Woven into the exhibition are several modern and contemporary art works, from Judy Chicago’s ‘Creation’ (1985) to Kiki Smith’s primal sculpture of Adam’s first wife, ‘Lilith’ (1994). These are a real treat. In fact, the show would have felt more radical with a wider range of current imagery. Which women hold feminine power today and what does that look like? Where’s Beyoncé, for example? In photoshoots, on stage, and in music videos, she plays with symbolism of divine femininity, dressing herself as Yoruba goddesses, as well as the Virgin Mary.
Instead, the BM has brought in contemporary and cultural commentators, including Elizabeth Day, Mary Beard and Bonnie Greer. Quotes from their point of view are embedded in the exhibition labels. But, too often, they are talking about their own choices (for instance, deciding not to have children) or vaguely discussing the feminine, rather than adding any real value and depth to the interpretation.
“Across time we have needed to look at this state of being, this reality called feminine”, reads one vacuous text. What does this even mean?
And another: “I’m a feminist but some mornings I’m feeling divine, other mornings I feel demonic. But I always try to stand in my feminine power, so this exhibition is very much for me. Come with me, let’s find our divine, demonic feminine power together!”.
I’m not a fan of this populist Netflix-styled talking heads addition, which falls into the trap of always making femininity about the personal. Surely, the audience (both men and women) can be left to relate to the featured goddesses on their own terms?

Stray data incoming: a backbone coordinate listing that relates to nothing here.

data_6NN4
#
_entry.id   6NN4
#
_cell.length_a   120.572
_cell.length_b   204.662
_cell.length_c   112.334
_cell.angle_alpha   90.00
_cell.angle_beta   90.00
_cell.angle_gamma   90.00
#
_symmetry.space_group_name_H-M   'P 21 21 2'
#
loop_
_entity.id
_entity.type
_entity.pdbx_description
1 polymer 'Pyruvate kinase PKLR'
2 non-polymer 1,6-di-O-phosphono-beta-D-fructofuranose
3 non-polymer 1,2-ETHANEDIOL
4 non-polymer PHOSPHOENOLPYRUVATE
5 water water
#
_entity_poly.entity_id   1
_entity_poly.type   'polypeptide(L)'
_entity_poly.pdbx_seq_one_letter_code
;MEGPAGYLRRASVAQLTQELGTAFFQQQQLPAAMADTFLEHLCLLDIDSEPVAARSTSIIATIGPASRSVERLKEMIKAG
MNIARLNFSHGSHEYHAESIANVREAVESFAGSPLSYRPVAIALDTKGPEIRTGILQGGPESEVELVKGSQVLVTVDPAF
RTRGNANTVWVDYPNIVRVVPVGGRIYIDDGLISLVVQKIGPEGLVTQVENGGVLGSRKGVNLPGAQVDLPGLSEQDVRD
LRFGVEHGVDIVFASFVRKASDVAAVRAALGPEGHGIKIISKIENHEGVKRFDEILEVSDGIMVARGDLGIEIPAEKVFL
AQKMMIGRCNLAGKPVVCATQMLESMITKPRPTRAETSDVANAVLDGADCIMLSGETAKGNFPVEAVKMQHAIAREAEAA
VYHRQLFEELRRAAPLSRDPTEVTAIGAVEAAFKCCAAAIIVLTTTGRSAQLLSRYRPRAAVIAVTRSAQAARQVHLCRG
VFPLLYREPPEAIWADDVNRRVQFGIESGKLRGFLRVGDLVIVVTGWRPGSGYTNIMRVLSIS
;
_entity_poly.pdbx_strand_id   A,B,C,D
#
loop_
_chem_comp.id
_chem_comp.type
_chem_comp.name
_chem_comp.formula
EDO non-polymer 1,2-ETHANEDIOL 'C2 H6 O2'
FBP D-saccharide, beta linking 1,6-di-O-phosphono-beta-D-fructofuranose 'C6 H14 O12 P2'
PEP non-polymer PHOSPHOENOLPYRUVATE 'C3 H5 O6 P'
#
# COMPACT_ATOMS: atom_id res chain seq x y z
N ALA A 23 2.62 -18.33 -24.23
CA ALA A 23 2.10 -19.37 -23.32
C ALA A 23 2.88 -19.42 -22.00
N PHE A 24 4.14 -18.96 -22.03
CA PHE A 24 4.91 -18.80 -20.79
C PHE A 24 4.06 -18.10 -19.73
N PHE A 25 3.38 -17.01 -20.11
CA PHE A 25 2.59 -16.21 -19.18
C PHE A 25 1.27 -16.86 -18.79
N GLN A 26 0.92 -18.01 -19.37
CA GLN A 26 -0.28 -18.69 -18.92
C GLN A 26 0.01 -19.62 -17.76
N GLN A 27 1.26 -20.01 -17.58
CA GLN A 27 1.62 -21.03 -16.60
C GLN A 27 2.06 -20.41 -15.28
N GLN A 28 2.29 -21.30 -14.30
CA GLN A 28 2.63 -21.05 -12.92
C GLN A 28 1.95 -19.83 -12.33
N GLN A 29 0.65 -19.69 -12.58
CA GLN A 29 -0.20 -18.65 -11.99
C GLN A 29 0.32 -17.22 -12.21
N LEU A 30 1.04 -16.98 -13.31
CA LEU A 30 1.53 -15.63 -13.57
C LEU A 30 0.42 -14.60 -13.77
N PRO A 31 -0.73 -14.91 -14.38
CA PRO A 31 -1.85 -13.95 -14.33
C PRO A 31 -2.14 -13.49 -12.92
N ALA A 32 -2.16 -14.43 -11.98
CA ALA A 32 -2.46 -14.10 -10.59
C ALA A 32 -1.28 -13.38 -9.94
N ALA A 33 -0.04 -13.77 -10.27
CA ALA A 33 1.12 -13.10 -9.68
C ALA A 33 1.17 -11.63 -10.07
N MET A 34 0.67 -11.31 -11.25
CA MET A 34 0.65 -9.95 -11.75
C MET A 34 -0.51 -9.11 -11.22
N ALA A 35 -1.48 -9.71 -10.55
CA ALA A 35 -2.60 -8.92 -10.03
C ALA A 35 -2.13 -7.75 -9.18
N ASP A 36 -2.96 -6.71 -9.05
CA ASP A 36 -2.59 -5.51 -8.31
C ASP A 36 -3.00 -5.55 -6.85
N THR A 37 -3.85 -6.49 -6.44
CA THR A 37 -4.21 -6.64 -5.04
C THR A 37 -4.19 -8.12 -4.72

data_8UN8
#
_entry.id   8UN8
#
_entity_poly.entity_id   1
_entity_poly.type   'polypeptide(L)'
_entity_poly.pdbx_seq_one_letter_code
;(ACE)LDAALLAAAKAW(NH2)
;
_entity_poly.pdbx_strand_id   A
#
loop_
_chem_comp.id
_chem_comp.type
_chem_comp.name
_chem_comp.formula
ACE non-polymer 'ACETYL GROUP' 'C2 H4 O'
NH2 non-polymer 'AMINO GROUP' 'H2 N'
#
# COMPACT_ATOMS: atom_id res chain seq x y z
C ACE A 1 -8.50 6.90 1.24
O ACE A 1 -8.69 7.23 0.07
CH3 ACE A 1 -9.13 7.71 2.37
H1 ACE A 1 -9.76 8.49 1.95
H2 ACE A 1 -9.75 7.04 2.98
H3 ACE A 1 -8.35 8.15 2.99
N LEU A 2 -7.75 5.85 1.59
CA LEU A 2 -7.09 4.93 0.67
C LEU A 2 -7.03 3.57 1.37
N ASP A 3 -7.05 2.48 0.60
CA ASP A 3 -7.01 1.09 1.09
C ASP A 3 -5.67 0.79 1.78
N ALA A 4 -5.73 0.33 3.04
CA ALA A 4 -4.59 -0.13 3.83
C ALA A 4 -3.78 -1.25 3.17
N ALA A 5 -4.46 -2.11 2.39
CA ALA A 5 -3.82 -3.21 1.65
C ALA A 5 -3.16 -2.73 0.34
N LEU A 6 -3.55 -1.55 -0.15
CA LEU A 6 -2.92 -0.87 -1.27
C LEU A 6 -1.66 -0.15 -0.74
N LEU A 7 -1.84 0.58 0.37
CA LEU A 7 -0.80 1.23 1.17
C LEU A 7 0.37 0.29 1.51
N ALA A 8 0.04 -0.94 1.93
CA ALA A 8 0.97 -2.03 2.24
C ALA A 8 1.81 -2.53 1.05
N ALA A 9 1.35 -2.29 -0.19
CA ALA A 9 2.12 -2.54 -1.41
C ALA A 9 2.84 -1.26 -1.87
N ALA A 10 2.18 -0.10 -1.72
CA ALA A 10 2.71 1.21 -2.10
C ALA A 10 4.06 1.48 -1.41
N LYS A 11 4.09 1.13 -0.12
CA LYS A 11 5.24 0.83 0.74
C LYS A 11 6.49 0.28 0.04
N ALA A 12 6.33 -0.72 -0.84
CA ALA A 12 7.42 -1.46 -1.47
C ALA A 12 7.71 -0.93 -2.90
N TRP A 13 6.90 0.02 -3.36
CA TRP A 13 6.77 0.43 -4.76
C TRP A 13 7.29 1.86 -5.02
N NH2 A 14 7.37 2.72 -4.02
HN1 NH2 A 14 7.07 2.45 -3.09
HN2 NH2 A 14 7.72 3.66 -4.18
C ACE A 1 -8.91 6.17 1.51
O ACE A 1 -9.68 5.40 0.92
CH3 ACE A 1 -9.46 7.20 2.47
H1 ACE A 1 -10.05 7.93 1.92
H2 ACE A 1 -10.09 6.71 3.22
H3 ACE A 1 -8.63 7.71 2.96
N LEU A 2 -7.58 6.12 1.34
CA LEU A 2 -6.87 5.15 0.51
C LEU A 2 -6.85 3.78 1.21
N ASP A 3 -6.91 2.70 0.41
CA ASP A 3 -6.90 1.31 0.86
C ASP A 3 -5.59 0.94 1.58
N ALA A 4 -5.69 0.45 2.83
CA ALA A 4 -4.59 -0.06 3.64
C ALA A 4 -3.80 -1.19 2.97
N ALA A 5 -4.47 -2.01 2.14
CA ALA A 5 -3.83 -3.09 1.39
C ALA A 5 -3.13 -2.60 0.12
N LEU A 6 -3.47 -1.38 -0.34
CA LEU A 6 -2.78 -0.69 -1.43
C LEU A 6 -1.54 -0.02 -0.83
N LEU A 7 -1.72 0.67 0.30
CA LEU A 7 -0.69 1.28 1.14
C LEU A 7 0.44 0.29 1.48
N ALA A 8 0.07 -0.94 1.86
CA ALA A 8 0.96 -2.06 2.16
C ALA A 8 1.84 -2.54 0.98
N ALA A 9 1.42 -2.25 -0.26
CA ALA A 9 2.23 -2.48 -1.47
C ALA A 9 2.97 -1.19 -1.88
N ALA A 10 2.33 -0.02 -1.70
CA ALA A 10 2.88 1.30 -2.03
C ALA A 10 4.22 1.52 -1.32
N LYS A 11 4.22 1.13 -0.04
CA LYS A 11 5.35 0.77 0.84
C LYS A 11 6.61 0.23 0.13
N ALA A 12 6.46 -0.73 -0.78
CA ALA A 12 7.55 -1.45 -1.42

However, this is nevertheless an empowering exhibition which proves that there has always been, and still is, great force to the many versions of femininity. It’s something men have attempted to control and condemn, as the presence of a Malleus Maleficarum, the infamous witch-hunting book, from the late 15th century, shows. But it’s also clear that femininity cannot be bridled.
Given an impossible task, of ordering femininity into a single exhibition, the curators have done a great job of presenting a complex, layered narrative of feminine power through a diverse collection of objects, artefacts and artworks, without fetishizing femininity.
It also concludes with a tempting shop, filled with brilliant books on feminist art history, archaeology and mythology. Among my favourite titles was this colourful children’s book, featuring 50 inspiring goddesses, spirits and saints, published by Nosy Crow.
At a time when the word woman has been caught up in the advancing culture wars, this show succeeds in dividing biological sex from gender roles, defining ‘feminine power’ as a broad and complex construct, which varies across times and societies. Femininity can be violent and chaotic, creative and inspiring, terrifying and maternal. Visual culture – in the form of masks, sculptures, figurines, paintings – demonstrates this far better than words will ever do.
This is a truly fascinating and exhilarating exhibition, which proves that there is no one form of the feminine, but hybrid femininities, which exert power in many, mutable forms. And to explore even more visions and versions of femininity, there is, of course, the rest of the British Museum.